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Form Usability and JavaScript

There are a variety of form usability improvements that can be made using JavaScript, including focusing fields, automatically moving to other fields once a field is complete, intelligent use of the readOnly and disabled properties, and managing keyboard access, such as accelerators. This section presents an overview of a few of the possibilities with these usability improvements.

First Field Focus

The user should be able to quickly begin entering data into a form upon arriving at a page. While the TAB key can be used to quickly move between fields, notice that most browsers do not focus the first form field on the page by default, and the user may be forced to click the field before starting keyboard entry. With JavaScript it is easy to focus the first field in a form, and this should improve form entry in a subtle but noticeable way. We might use the onload event for the document to trigger the focus. For example, given a form testform and the first field named firstname, we would set

<<body onload="window.document.testform.firstname.focus();">>

Of course, you could write a generic routine to focus the first field of the first form using something like this:

<<script type="text/javascript">>
function focusFirst()
   if (document.forms.length >> 0 && document.forms[0].elements.length >> 0)
window.onload = focusFirst;

Labels and Field Selection

While the <<label>> tag is useful to group items in forms for reading by non-visual browsers, it also could be used with JavaScript to improve form usability. For example, we may desire to relate label actions with field actions. The idea is that when the label receives focus from the user, either by clicking on it or using an accelerator key, the focus should switch to the associated field. The click-select action of the label can easily be simulated using a little bit of JavaScript:

<<form name="myform" id="myform" action="#" method="get">>
<<label onclick="document.myform.firstname.focus();">>
 First Name:
 <<input type="text" name="firstname" id="firstname" />>

In this example, a modern browser brings the cursor to the associated field when the user clicks on the label by invoking its focus() method. Fortunately, older browsers will just ignore the <<label>> tag as well as the JavaScript in its event handler attribute.


You could, of course, also write a very generic function to focus the first <<button>>, <<input>>, <<select>>, <<textarea>> within a <<label>>, or the value of its htmlFor property.

Status Messages

Besides using tool tips as defined by an element’s title attribute, it may be useful to utilize the status bar to provide information to the user about the meaning and use of various form fields. While the status bar may not be in the primary area of focus for the user, unlike the tool tip it is not transitory and can be set to display a message as long as the field is in focus. We can use the status property of the Window object to set the status message when a field is focused—for example:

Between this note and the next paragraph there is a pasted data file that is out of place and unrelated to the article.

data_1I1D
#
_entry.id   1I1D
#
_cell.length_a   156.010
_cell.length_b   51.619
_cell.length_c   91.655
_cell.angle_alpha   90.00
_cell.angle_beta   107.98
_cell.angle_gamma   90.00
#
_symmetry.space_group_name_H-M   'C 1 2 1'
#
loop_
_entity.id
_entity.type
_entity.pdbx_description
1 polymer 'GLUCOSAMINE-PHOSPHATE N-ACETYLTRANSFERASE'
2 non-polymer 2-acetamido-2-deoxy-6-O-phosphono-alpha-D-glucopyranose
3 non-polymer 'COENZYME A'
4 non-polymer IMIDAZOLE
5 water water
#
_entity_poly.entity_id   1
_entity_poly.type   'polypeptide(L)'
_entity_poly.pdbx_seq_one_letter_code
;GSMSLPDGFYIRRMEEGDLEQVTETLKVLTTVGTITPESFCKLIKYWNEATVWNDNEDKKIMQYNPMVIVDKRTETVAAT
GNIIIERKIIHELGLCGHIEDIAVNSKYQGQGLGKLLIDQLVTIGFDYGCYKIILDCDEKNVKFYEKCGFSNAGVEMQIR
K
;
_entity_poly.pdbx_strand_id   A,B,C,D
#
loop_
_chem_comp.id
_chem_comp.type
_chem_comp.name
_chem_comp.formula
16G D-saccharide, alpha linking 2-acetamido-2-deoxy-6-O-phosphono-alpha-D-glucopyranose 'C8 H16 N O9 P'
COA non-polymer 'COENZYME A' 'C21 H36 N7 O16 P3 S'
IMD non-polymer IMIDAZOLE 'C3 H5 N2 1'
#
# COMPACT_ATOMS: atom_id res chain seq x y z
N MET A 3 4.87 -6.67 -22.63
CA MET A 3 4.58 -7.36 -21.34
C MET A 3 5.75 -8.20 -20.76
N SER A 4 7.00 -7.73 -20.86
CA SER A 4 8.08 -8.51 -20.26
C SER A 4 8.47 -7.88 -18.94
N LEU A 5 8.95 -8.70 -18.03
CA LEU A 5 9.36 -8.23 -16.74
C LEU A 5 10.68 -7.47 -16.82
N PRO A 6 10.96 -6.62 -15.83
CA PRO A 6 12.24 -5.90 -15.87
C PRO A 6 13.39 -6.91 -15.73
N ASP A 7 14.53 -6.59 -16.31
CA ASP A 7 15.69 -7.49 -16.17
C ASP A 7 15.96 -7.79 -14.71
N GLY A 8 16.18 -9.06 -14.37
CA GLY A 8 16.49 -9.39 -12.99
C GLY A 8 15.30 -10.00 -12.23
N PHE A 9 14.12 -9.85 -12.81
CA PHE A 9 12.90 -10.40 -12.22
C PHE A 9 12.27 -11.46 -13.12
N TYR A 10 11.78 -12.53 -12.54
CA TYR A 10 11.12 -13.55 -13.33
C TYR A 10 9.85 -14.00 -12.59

<<input type="text" name="fullName" id="fullName"
       size="40" maxlength="80"
       title="Enter your full name (Required field)"
       onfocus="window.status='Enter your full name (required)';"
       onblur="window.status='';" />>

Disabling Fields

A disabled form field should not accept input from the user, is not part of the tabbing order of a page, and is not submitted with the rest of the form contents. The presence of the HTML 4 attribute disabled, as shown here,

<<input type="text" value="Can't Touch This" name="field1"  
 id="field1" disabled="true" />>

would be all that’s necessary to disable a field under an XHTML 1.0 or HTML 4.0–compliant browser. The browser usually renders a disabled field as “grayed out.”

JavaScript can be used to turn disabled fields on and off depending on context. The following markup shows how this might be used.

<<!DOCTYPE html PUBLIC "-//W3C//DTD XHTML 1.0 Transitional//EN"
<<title>>Disabled Field Demo<</title>>
<<meta http-equiv="content-type" content="text/html; charset=utf-8" />>
<<form name="myform" id="myform" action="#" method="get">>
Color your robot? &nbsp; &nbsp;
Yes <<input type="radio" name="colorrobot" id="colorrobot" 
     value="yes" checked="true"
'black';" />>
No <<input type="radio" name="colorrobot" id="colorrobot"
" />>
<<br />><<br />>
<<label id="robotcolorlabel">>
<<select name="robotcolor" id="robotcolor">>
   <<option selected>>Silver<</option>>
   <<option selected>>Green<</option>>
   <<option selected>>Red<</option>>
   <<option selected>>Blue<</option>>
   <<option selected>>Orange<</option>>

Unfortunately, the previous example does not work in much older browsers like Netscape 4 that lack full HTML 4 support. However, note that it is possible to simulate disabled fields in even very old browsers with a continual use of the blur() method for the “pseudo-disabled” fields as a user tries to focus them. Obviously, such a technique is best left for the history books, but it is possible if extreme backward compatibility is your goal.

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